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article imageReview: ‘Oldboy’ fails to add anything new Special

By Sarah Gopaul     Dec 1, 2013 in Entertainment
In ‘Oldboy’, a man becomes obsessed with revenge after being kidnapped and mysteriously confined for 20 years for an unknown reason.
If you are a movie goer that seeks edgy, boundary-pushing cinema, you usually need to look no further than the overseas market. Without the rule of Hollywood, foreign filmmakers do not feel the need to appease mainstream audiences. They tell their tales as they see fit, not pulling back when things get a little dirty. That was part of the appeal of Chan-wook Park's Oldboy (2003), which was unapologetically violent and brutal in its punishment of most of the characters but also skilfully stylized. Director Spike Lee's version is generally faithful to the original film, but then what justifies its creation?
Joe Doucett (Josh Brolin) wasn't winning any awards for father of the year or employee of the month. In fact his only recent accomplishment was not drowning in his own vomit after one of his many nights of binge drinking. When Joe wakes up in a strange motel room after blacking out, he doesn't think anything of it — until he realizes it's nothing but a sealed box made to look like a motel room. During his 20-year imprisonment, Joe is framed for his wife's death, watches his daughter grow up on a murder mystery show, battles depression and alcoholism, and eventually emerges a new man fit and looking for vengeance.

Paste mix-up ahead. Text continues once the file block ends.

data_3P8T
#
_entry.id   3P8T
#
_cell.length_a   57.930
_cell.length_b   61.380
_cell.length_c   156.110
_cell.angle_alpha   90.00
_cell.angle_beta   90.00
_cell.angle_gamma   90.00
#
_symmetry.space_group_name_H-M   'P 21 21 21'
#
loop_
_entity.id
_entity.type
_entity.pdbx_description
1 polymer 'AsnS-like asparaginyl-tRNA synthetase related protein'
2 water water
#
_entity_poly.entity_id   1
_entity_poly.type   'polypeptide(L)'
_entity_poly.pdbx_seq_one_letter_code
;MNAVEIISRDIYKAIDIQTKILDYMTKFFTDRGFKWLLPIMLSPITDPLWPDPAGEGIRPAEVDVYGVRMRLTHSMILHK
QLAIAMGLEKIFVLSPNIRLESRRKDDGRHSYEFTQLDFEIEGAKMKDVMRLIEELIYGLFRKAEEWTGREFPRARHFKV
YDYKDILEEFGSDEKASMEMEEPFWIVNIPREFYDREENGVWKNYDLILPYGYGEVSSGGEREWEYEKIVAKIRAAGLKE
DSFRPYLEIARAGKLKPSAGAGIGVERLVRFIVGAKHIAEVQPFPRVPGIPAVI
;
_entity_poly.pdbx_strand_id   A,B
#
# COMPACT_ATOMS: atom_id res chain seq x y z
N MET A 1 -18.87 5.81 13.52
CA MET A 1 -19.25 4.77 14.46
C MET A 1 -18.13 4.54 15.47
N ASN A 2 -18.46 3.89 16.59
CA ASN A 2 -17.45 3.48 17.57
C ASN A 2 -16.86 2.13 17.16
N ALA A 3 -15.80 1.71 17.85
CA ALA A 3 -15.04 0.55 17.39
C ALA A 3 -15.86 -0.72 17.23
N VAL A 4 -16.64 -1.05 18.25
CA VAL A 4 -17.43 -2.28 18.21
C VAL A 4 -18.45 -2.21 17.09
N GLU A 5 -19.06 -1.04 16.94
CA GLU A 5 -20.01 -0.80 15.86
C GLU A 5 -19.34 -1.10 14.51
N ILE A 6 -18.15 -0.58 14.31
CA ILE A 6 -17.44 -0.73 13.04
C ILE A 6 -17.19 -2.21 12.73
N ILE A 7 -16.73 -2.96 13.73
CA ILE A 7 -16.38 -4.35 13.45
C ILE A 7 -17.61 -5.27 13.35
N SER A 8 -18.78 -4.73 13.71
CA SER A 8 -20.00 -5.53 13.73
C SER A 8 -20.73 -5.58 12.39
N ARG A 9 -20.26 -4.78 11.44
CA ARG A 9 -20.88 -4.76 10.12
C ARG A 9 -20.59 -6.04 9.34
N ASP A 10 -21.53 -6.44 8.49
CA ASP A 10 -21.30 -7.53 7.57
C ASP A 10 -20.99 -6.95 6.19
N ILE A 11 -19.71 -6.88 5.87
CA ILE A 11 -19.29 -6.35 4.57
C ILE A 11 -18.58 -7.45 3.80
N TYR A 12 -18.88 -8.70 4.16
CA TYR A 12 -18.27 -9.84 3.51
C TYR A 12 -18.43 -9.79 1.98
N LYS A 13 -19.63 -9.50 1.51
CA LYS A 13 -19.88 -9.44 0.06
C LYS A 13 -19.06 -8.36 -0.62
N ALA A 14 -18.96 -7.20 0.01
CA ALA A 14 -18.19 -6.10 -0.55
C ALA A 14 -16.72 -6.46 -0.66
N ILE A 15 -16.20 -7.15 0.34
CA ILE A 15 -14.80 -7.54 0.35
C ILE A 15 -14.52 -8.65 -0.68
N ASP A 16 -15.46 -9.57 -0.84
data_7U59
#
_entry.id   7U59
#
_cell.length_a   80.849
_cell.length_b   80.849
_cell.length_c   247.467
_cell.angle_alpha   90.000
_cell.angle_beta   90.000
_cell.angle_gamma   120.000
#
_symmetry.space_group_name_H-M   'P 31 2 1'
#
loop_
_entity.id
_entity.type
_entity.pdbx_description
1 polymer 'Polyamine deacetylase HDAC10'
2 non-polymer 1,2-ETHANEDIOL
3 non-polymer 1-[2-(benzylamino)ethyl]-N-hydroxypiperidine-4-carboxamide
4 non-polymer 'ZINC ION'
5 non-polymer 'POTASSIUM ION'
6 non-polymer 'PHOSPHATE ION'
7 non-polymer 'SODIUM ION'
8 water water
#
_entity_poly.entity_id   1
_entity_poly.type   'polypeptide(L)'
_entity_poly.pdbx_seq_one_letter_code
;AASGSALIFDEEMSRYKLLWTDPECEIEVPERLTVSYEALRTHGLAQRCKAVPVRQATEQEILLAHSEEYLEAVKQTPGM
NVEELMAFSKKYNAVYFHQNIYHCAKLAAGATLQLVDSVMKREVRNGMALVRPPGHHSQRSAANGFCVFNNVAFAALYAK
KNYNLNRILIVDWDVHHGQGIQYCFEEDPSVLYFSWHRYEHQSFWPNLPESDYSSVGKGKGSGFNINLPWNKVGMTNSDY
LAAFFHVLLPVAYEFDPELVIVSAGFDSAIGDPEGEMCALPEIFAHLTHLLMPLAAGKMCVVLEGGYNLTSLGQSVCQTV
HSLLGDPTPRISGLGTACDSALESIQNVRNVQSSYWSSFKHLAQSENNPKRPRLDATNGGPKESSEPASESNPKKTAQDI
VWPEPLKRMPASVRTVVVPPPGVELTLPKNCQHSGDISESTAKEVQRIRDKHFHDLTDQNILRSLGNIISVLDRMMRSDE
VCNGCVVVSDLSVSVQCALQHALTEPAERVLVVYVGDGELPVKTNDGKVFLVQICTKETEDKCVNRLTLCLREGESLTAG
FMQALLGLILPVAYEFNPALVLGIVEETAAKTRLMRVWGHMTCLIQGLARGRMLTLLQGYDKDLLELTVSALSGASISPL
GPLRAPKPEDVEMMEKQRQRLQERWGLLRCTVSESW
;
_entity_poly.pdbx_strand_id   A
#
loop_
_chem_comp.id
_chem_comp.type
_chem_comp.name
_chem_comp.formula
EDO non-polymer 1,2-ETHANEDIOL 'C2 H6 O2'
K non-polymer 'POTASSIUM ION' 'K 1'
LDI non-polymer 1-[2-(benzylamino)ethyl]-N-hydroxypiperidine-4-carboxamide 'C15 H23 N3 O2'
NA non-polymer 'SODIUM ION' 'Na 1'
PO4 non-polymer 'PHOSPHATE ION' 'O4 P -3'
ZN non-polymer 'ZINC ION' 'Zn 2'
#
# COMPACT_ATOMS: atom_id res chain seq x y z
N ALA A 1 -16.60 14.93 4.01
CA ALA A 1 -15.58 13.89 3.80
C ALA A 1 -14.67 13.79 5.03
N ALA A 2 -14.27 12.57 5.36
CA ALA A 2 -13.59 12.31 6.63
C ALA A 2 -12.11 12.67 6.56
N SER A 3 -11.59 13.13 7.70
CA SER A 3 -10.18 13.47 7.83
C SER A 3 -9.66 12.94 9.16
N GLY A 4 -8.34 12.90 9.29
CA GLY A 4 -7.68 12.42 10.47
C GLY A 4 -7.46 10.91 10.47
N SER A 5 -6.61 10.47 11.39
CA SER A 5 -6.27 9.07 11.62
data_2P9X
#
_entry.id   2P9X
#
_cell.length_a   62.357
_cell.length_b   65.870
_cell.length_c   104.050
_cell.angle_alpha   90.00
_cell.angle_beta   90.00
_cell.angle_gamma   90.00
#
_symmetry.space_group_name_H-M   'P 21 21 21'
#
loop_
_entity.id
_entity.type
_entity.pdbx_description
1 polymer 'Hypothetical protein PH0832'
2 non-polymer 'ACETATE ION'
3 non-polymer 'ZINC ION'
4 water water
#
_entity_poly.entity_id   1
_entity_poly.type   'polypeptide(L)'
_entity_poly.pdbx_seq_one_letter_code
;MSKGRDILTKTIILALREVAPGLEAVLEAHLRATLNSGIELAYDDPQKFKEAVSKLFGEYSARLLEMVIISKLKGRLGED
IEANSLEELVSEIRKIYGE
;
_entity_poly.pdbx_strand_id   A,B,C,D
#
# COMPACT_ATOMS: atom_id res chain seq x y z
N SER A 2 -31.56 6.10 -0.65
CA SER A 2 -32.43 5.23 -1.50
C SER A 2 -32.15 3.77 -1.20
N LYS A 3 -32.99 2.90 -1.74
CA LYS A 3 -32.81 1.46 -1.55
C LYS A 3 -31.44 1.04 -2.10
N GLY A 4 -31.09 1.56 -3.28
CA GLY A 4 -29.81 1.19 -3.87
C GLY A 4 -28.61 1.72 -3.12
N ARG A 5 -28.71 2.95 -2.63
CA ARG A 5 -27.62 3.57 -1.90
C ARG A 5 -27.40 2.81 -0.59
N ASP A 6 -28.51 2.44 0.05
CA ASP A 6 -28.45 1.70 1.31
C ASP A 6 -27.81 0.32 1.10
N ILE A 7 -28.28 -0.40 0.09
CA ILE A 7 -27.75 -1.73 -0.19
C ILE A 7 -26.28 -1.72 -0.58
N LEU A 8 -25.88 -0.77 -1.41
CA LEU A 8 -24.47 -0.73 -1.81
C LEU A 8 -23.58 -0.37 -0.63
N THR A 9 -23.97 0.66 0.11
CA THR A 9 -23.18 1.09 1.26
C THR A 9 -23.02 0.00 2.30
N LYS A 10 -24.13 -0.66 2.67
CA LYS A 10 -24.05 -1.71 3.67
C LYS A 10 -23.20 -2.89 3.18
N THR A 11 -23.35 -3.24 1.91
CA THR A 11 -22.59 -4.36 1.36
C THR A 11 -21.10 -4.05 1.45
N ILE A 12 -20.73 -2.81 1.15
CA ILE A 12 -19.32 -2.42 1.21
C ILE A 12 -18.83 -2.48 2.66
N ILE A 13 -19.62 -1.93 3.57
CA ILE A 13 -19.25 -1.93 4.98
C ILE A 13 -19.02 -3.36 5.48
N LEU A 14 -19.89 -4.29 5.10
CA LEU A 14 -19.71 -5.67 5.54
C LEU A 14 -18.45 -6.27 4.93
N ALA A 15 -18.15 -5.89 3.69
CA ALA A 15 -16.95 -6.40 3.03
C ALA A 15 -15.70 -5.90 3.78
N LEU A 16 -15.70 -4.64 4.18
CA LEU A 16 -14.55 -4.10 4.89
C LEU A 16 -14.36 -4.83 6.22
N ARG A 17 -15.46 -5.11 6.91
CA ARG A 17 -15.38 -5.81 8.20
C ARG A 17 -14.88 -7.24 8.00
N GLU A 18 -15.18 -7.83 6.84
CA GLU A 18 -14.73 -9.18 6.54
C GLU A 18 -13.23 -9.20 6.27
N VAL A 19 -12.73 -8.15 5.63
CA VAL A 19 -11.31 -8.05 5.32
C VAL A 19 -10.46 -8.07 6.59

Brolin is more than adequate in the role, donning so many different looks and body shapes, it's sometimes difficult to even recognize him. He captures Joe's anguish and frustration, and makes the extended portion of the picture featuring him alone in a room the most exceptional aspect of the film. Joe experiences numerous emotions during his captivity, which is depicted and separated into chunks of time identified by major news events.
Though Brolin remains consistent after Joe's release, his capacity for the more physical aspects of the narrative is wanting. An epic scene in the original movie in which Joe's counterpart fends off hordes of bad guys is reduced to the repetitive swinging of a hammer. To save everyone the pain and embarrassment of another melee, the final sequence is completed off camera.
The remainder of the picture suffers from a predictable lack of originality. But the inability to consistently entertain is an issue of its own creation. Joe's search for the reason he was incarcerated is dull — both narratively and visually — as is the culprit behind the whole fiasco. The fact that they kept a version of the controversial reveal was surprising for the North American production, but not enough to save the film. And neither is a brief appearance by Samuel L. Jackson playing his signature bad mother.
Director: Spike Lee
Starring: Josh Brolin, Elizabeth Olsen and Samuel L. Jackson
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